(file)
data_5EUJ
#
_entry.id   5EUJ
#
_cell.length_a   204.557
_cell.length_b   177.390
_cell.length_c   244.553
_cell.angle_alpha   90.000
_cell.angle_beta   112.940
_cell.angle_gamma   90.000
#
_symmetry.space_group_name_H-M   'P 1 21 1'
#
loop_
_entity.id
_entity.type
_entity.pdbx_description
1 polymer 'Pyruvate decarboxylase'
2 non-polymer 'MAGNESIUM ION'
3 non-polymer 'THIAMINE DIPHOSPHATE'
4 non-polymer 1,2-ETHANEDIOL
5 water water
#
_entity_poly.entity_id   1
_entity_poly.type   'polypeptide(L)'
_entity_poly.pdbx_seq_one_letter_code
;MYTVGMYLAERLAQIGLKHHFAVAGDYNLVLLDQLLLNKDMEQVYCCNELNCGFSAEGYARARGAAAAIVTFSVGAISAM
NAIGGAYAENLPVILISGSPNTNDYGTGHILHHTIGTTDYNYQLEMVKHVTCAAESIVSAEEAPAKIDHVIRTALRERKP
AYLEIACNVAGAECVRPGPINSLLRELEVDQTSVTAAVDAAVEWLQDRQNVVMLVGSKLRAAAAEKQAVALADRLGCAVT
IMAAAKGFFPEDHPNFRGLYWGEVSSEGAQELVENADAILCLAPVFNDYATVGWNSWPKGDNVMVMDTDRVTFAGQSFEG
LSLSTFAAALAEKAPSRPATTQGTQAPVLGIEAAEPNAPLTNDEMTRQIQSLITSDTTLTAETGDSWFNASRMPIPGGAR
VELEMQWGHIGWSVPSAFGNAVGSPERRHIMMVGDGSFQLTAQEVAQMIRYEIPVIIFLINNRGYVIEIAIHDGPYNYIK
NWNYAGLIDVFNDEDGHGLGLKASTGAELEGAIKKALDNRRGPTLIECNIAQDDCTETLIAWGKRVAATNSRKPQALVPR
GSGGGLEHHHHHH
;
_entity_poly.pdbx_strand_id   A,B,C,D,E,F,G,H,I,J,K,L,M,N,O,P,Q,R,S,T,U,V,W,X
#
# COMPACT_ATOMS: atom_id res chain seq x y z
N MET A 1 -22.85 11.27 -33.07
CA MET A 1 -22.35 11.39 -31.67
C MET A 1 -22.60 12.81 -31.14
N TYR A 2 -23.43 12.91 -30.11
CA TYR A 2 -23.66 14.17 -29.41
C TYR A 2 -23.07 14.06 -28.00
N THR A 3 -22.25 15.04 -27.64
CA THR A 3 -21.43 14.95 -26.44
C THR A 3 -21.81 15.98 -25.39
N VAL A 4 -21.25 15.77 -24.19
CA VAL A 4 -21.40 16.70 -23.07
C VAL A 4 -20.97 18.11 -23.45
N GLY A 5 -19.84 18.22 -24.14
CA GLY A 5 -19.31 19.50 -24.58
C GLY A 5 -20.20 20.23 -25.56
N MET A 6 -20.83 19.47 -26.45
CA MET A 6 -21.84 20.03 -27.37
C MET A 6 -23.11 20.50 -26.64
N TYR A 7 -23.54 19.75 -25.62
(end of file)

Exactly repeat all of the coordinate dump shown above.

data_5EUJ
#
_entry.id   5EUJ
#
_cell.length_a   204.557
_cell.length_b   177.390
_cell.length_c   244.553
_cell.angle_alpha   90.000
_cell.angle_beta   112.940
_cell.angle_gamma   90.000
#
_symmetry.space_group_name_H-M   'P 1 21 1'
#
loop_
_entity.id
_entity.type
_entity.pdbx_description
1 polymer 'Pyruvate decarboxylase'
2 non-polymer 'MAGNESIUM ION'
3 non-polymer 'THIAMINE DIPHOSPHATE'
4 non-polymer 1,2-ETHANEDIOL
5 water water
#
_entity_poly.entity_id   1
_entity_poly.type   'polypeptide(L)'
_entity_poly.pdbx_seq_one_letter_code
;MYTVGMYLAERLAQIGLKHHFAVAGDYNLVLLDQLLLNKDMEQVYCCNELNCGFSAEGYARARGAAAAIVTFSVGAISAM
NAIGGAYAENLPVILISGSPNTNDYGTGHILHHTIGTTDYNYQLEMVKHVTCAAESIVSAEEAPAKIDHVIRTALRERKP
AYLEIACNVAGAECVRPGPINSLLRELEVDQTSVTAAVDAAVEWLQDRQNVVMLVGSKLRAAAAEKQAVALADRLGCAVT
IMAAAKGFFPEDHPNFRGLYWGEVSSEGAQELVENADAILCLAPVFNDYATVGWNSWPKGDNVMVMDTDRVTFAGQSFEG
LSLSTFAAALAEKAPSRPATTQGTQAPVLGIEAAEPNAPLTNDEMTRQIQSLITSDTTLTAETGDSWFNASRMPIPGGAR
VELEMQWGHIGWSVPSAFGNAVGSPERRHIMMVGDGSFQLTAQEVAQMIRYEIPVIIFLINNRGYVIEIAIHDGPYNYIK
NWNYAGLIDVFNDEDGHGLGLKASTGAELEGAIKKALDNRRGPTLIECNIAQDDCTETLIAWGKRVAATNSRKPQALVPR
GSGGGLEHHHHHH
;
_entity_poly.pdbx_strand_id   A,B,C,D,E,F,G,H,I,J,K,L,M,N,O,P,Q,R,S,T,U,V,W,X
#
# COMPACT_ATOMS: atom_id res chain seq x y z
N MET A 1 -22.85 11.27 -33.07
CA MET A 1 -22.35 11.39 -31.67
C MET A 1 -22.60 12.81 -31.14
N TYR A 2 -23.43 12.91 -30.11
CA TYR A 2 -23.66 14.17 -29.41
C TYR A 2 -23.07 14.06 -28.00
N THR A 3 -22.25 15.04 -27.64
CA THR A 3 -21.43 14.95 -26.44
C THR A 3 -21.81 15.98 -25.39
N VAL A 4 -21.25 15.77 -24.19
CA VAL A 4 -21.40 16.70 -23.07
C VAL A 4 -20.97 18.11 -23.45
N GLY A 5 -19.84 18.22 -24.14
CA GLY A 5 -19.31 19.50 -24.58
C GLY A 5 -20.20 20.23 -25.56
N MET A 6 -20.83 19.47 -26.45
CA MET A 6 -21.84 20.03 -27.37
C MET A 6 -23.11 20.50 -26.64
N TYR A 7 -23.54 19.75 -25.62